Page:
Next, we’ll “parent” all those cubes into a generic GameObject. That means we can move the GameObject and all the “children” will move with it. Click the “GameObject” menu, then select “Create Empty.” This will put a new GameObject in the scene Hierarchy. Place the empty object at the origin (0, 0, 0) using the Inspector. Using the Hierarchy window, select all the cubes you created and drag them into the GameObject. You’ll see that a small arrow gets created to the left of the GameObject entity, and all the cubes are now indented, to show that they are “children” of the GameObject. You can show/hide them by clicking the arrow next to the parent. Now you can rename the GameObject to something more descriptive, like “Alien.”

To deal with collisions, we don’t want to have to check for a collision against every cube that makes up the alien. Instead, we’ll create a Box Collider component and attach it to the parent GameObject. That way collisions can be checked against one big collider, instead of lots of little ones. Select the Alien object in the Hierarchy pane and click the “Component” window menu. Select Physics > Box Collider to add a Box Collider component to the Alien. You’ll see that by default, the collider is a 1x1x1 cube. You can adjust the center and size of the collider until it fits around the whole object (I made mine 11x1x7). Also, make sure that the “Is Trigger” option is checked, which means the collider will only be used to detect collisions, not for physics.

We’ll add some basic sound effects to our Alien. Make sure the Alien object is selected in the Hierarchy, then click the “Component” window menu. Select Audio > Audio Source to add an audio player component. This gives a GameObject the ability to emit sound effects via a script. Now, the player won’t hear anything unless there’s an Audio Listener in the scene, but fortunately the main camera has an Audio Listener component by default, so you don’t need to worry about it. Bust open sfxr or cfxr and create an “explosion” sound effect that you like, save it to your desktop, then drag it into the Project window to add it to the project (you can create an “audio” folder for organizational purposes if you like). Now highlight the Alien object again, and drag the sound file into the “Audio Clip” area of the Audio Source component in the Inspector. We’ll play this sound effect via a script that will be attached to the Alien object later.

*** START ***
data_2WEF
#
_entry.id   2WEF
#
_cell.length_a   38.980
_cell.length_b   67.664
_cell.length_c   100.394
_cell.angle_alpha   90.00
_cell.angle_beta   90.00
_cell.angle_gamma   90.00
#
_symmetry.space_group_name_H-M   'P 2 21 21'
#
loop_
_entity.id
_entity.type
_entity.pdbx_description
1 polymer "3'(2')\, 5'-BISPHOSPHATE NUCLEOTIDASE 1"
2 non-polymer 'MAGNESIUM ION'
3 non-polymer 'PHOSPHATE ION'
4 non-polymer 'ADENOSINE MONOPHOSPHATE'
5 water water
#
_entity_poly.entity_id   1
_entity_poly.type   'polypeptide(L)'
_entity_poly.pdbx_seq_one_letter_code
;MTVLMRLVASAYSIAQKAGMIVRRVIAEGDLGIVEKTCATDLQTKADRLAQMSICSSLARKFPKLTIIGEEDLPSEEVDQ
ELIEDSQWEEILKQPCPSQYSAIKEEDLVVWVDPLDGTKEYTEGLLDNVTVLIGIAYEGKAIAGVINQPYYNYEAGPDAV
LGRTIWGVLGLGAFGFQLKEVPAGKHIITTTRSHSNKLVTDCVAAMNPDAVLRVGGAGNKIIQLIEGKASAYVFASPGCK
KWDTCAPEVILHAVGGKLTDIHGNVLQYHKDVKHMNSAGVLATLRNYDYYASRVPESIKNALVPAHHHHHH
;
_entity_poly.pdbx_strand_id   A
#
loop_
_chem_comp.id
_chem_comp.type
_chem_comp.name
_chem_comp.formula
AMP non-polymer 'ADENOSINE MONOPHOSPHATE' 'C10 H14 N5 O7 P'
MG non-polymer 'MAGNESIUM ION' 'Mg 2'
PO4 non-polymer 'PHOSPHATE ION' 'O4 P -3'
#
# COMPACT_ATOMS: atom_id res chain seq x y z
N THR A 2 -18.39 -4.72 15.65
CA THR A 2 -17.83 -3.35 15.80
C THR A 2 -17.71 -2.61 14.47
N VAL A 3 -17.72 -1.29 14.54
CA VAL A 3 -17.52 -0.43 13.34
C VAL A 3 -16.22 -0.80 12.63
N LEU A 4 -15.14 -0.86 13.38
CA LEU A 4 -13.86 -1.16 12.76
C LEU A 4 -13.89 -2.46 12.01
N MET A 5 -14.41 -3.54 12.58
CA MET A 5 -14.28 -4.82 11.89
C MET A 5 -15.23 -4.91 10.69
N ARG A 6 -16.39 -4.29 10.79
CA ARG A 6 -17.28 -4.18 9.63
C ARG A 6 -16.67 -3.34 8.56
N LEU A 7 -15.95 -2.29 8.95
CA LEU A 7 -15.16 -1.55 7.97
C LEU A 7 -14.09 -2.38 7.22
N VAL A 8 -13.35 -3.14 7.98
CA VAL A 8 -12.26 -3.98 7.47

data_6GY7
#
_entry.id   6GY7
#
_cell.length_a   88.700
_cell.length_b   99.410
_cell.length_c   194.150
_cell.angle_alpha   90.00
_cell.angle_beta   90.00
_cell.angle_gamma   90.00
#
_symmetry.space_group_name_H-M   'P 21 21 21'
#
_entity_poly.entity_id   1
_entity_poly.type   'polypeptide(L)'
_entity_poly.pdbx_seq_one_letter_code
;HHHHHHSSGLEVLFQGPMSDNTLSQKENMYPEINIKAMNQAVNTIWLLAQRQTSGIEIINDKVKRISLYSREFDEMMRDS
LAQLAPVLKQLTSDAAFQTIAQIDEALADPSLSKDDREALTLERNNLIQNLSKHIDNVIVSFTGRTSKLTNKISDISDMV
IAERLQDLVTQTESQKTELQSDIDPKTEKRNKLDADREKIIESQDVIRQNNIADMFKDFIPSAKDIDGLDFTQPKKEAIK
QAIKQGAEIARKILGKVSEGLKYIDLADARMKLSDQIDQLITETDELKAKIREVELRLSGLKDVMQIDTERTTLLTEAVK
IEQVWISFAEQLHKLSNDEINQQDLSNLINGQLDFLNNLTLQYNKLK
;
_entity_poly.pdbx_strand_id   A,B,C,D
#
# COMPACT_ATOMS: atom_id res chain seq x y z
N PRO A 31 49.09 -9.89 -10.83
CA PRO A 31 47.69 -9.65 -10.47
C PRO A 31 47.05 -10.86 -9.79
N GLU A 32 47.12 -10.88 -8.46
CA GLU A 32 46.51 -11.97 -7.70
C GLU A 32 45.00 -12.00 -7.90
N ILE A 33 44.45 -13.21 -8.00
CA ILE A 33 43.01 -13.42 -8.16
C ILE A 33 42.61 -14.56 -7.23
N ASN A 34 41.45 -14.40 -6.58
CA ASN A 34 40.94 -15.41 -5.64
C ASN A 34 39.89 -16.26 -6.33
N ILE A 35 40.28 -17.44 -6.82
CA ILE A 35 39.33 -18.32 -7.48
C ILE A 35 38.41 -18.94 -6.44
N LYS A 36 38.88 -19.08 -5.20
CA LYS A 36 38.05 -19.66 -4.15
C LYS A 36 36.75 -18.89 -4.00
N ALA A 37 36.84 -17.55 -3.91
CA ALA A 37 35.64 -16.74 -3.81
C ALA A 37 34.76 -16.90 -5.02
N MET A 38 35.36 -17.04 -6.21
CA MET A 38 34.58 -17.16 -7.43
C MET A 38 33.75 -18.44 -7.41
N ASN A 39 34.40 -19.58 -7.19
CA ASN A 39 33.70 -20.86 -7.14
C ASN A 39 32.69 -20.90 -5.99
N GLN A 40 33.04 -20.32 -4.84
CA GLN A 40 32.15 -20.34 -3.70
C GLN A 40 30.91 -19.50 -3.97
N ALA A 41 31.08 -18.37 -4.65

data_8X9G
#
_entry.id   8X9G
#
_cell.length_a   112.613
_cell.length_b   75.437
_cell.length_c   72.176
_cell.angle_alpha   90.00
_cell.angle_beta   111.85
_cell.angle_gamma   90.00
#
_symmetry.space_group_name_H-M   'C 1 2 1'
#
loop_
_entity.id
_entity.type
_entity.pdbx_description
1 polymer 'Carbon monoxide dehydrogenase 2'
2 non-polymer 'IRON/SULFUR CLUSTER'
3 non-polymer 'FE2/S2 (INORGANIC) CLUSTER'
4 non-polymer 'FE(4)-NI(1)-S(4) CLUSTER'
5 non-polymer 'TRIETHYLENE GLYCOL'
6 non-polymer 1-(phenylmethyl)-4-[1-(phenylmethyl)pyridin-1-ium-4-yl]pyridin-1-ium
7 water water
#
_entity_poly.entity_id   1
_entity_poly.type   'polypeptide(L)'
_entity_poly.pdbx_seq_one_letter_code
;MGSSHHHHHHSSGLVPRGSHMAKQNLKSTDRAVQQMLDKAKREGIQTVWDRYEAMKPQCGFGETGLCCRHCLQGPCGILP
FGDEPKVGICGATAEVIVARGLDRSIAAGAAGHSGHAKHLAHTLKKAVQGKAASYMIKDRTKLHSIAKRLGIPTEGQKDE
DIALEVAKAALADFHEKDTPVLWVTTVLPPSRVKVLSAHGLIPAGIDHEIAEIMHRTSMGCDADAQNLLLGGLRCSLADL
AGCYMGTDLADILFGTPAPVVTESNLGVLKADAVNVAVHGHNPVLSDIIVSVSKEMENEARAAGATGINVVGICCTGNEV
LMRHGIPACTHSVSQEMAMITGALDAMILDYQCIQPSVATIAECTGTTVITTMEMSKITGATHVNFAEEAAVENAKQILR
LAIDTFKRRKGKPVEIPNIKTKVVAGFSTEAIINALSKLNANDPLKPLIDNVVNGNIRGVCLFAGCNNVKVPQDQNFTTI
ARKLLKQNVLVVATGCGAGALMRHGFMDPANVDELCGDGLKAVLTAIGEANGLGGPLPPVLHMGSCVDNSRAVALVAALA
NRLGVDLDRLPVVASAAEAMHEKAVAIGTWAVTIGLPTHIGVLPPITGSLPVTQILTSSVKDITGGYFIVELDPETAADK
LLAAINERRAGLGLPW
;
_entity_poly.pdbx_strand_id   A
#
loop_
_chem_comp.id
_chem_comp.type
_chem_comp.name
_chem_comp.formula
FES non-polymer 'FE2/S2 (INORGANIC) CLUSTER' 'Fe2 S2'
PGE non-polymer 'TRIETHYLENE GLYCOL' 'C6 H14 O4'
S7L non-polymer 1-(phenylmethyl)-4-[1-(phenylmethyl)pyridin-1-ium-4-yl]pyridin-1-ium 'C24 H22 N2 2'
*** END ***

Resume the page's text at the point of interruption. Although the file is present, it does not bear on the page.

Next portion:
The last thing we’ll do is assign a tag to the Alien. This lets us easily determine the type of object it is when it interacts with other GameObjects. For example, if your player object hits another object, you can test and see whether or not that other object is tagged as an enemy. If so, then your script can take the appropriate action. Again, make sure the Alien is selected in the Hierarchy, then look at the very top of the Inspector. There you’ll see a “Tag” property, which you can select from a drop-down menu. Click the menu, then choose “Add Tag” to create your own custom tag. Modify the “Size” property of the list that shows up, and create a new “Enemy” tag. Now you can go back and assign that tag to the Alien object.

Finally, we’re ready to actually create a “prefab” based on the complex GameObject we just put together. Prefabs are saved GameObjects that you can easily add to your game, either dynamically while the game is running or just by dragging the prefab object into the Scene. The advantage of using prefabs is that you don’t have to manually set up each new enemy object, you can just create one archetype and duplicate it a bunch of times. In the Project window, click the “Create” button and create a new prefab and name it “Alien.” Drag the Alien object you created from the Hierarchy over on to that prefab icon, and you’ll see the object name in the Hierarchy turn blue. You can make sure everything worked correctly by now dragging the prefab back into the Scene view; you should see another copy of the alien appear.

Now, repeat the steps we used to make the alien, except this time create the player’s ship. Remember to parent all the cubes into a new GameObject, add a Box Collider, an Audio Source (with a “shooting” sound effect), and tag the ship as “Player” before making it into a prefab.

You now have the two objects that will be used in the game. How about getting them to do something? Here’s where we’ll create more Script components to use with our game objects. Create a new Javascript script component and name it “player.” Double-click it to open it using the default Unity code editor, MonoDevelop. Here’s the Javascript code that will go inside:

// player.js
// #pragma strict enforces static typing in Unity Javascript
#pragma strict

// This public variable can be easily changed later in the Inspector
var moveSpeed:float = 5.0;

function Update () {
	// Get input from WASD or arrow keys (values from 0.0 - 1.0) and modify it by the "moveSpeed" variable
	// Also make framerate independent by multiplying by Time.deltaTime
	var x = Input.GetAxis("Horizontal") * moveSpeed * Time.deltaTime;
	var z = Input.GetAxis("Vertical") * moveSpeed * Time.deltaTime;
	
	// Modify the "transform" component of the GameObject this script is attached to
	// Translate (move) it along the X and Z axes.